Responses to anti-Islamic Polemics

Rowan Williams: not so liberal when it comes to Muslims…

Archbishop of Canterbury Rowan Williams in his forthcoming book, Faith in the Public Square that is being prepared for publication ahead of his retirement, has this to say about Islam and Muslims according to the Guardian:

‘The archbishop says that the Labour party was wrong in 2006 to make incitement to religious hatred a criminal offence, arguing that anti-Muslim statements could show courage. “The creation under British law of a criminal offence of incitement to religious hatred has provoked bitter and sustained controversy. Disproportionate attention has been given to a hypersensitive minority.’

‘”Some anti-Muslim images or words (foolish and insulting as they may be) may well exhibit courage in a world where terrorist violence reaches across every national boundary.” He also calls for greater integration of Muslims living in Britain and insists they make their loyalty to “the nation state” rather than “the international Muslim community”. “To suggest that the Muslim owes an overriding loyalty to the International Muslim Community [the Umma] is extremely worrying,” he writes. “Muslims must make clear that their loyalty is straightforward modern political loyalty to the nation state.”‘

A friend of mine said:

Oh dear, reminds me of the Elizabethan persecution of Catholics. Similar charges were hurled at them “you are more loyal to the Catholic Church than the Queen”….. Allahu Musta’aan.

I replied:

a good analogy. Its why the Catholic Saint Sir Thomas Moore was executed by Henry VIII too. On the scaffold Moore said: I remain the Kings good servant but God’s first.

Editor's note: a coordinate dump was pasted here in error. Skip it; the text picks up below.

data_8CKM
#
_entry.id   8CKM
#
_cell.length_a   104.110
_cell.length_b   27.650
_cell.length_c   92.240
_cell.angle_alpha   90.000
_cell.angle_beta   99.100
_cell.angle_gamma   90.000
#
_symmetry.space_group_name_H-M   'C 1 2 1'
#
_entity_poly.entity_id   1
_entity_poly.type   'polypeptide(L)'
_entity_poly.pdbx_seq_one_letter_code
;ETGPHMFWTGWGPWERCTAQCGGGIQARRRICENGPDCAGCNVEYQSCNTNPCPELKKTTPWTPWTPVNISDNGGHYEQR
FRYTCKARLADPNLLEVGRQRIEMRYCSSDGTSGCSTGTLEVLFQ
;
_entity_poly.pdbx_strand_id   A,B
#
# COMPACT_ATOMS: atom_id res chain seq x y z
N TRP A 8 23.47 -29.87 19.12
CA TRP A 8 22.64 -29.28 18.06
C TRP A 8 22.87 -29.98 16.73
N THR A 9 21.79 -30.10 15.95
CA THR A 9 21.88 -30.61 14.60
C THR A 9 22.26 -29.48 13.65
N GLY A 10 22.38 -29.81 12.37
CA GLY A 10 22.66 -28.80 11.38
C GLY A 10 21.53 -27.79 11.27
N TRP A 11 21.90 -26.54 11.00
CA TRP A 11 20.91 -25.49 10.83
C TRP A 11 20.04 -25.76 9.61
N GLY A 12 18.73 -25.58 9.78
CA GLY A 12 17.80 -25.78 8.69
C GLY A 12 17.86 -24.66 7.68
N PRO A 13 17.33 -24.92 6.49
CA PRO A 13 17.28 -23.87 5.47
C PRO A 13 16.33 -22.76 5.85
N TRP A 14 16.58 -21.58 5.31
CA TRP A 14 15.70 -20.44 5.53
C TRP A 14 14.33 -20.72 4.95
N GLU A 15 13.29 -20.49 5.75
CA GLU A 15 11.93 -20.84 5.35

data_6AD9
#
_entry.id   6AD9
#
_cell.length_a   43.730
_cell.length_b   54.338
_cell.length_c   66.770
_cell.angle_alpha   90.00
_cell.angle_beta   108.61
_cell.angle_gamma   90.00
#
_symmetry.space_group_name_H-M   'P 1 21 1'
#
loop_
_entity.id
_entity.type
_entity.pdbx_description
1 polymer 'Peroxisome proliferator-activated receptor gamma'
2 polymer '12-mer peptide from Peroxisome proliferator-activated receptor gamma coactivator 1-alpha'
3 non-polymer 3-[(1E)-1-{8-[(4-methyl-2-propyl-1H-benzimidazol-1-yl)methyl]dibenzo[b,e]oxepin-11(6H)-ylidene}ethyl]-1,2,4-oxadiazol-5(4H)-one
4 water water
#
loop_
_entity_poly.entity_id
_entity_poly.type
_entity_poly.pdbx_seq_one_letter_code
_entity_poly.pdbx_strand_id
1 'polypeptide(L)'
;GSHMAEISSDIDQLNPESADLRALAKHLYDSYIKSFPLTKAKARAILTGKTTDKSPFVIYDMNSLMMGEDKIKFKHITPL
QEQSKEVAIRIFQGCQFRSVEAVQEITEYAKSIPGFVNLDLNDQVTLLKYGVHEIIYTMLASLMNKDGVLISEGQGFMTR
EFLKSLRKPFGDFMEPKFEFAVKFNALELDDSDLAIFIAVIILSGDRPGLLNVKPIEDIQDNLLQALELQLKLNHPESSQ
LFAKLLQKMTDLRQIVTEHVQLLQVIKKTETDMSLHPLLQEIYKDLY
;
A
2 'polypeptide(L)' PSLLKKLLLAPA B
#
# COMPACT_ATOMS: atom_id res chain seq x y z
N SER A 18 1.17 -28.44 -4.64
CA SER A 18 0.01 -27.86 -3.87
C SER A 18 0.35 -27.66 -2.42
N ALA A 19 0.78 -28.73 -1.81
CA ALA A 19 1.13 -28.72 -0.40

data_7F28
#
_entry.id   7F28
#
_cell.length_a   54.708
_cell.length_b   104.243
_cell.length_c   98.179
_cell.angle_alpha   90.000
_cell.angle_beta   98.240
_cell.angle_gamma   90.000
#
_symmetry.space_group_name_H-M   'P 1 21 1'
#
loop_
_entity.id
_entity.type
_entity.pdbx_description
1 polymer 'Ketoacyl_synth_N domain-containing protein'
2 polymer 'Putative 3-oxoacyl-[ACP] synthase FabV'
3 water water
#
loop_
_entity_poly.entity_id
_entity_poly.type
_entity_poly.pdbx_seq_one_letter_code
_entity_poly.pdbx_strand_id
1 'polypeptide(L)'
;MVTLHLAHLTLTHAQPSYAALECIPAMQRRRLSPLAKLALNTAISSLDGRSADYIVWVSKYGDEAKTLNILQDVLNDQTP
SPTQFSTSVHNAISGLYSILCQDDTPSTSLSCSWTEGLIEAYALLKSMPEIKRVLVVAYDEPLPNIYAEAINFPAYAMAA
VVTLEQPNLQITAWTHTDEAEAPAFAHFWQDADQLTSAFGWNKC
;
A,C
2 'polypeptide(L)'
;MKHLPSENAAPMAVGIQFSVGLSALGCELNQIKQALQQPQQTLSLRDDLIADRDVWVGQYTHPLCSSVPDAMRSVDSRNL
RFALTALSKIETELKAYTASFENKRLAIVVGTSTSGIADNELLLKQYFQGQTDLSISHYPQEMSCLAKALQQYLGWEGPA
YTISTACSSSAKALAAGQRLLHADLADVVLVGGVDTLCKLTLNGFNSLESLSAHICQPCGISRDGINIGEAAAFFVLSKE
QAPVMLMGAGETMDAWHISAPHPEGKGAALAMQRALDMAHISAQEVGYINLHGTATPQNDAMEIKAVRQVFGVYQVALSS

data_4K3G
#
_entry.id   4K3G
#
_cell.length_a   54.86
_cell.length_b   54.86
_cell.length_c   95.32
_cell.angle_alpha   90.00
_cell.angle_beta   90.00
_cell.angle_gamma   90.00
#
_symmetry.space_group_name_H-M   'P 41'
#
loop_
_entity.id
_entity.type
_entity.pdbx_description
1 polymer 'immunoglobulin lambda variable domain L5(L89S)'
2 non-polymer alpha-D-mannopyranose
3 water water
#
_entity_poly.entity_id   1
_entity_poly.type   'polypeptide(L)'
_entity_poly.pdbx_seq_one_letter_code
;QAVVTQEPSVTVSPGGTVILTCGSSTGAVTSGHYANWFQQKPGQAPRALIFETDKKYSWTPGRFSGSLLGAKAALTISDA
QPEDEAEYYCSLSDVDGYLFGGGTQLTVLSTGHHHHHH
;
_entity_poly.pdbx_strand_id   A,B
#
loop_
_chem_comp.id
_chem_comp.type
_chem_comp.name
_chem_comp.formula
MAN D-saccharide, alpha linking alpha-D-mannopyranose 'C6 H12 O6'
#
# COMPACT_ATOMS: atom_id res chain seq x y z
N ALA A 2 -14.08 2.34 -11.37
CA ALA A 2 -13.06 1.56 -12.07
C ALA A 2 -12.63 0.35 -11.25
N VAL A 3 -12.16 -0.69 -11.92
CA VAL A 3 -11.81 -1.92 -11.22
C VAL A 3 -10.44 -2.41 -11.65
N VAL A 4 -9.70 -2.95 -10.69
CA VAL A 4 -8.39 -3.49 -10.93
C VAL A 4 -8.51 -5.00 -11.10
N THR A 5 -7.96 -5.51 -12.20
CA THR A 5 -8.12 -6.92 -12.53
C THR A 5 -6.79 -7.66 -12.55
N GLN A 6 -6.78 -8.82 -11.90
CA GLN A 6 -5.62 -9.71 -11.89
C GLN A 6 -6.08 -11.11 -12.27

13 replies »

  1. “Loyalty” is not a closed concept in Islam as it seems to be in this Christian man. In Islam, Loyalty begins with the family—proceeds into the community which builds the nation state, and from there broadens into the “brother/sisterhood of believers” (the Ummah) and finally reaches its apex—the “family” of humanity (or as the Quran calls it—the “Children of Adam”)

    Thus, loyalty is a duty for all relationships from the micro to the macro—not reserved for just one thing—the nation-state alone.

    • he wanted some aspects of Sharia recognised by English law such as inheritance laws and the legal recognition of Muslim marriages – all very reasonable ideas and still not recognised in the UK – but already recognised for Jews.

      Now he is talking like an establishment secularist. I’m with the great English patriot st Thomas Moore on this one…

      Where do you stand madmanna?
      .

  2. I think he is starry eyed in thinking that Christians will be “protected” under Sharia law. Protected, maybe, but at what cost. It is like the protection of a suspended sentence which can be carried out at any time under the flimsiest pretence with no recourse to defend yourself as an equal citizen under the law.

    I prefer laws where all religions are allowed to be as visible or vociferous as they choose to be.

    Non-muslims in the modern world will not buy the notion that sharia is not biased to their disadvantage.

  3. Thomas Moore was able to be the servant of good King Henry AND God. Can a Muslim be a servant of the King, if he is not a Muslim, and God? Not according to Islam. On the other hand this is certainly the duty of a Christian, with the proviso that the King, or whoever is in power, does not demand of him to to be disobedient to God in any way.

    • Yes, muslims can be servants to their leaders and to God as well.

      Sayyiduna Abd Allah ibn Umar (Allah be pleased with him) narrates that the Messenger of Allah (Allah bless him & give him peace) said: “It is necessary upon a Muslim to listen to and obey the ruler, as long as one is not ordered to carry out a sin. If he is commanded to commit a sin, then there is no adherence and obedience.” (Sahih al-Bukhari, no. 2796 & Sunan Tirmizi)

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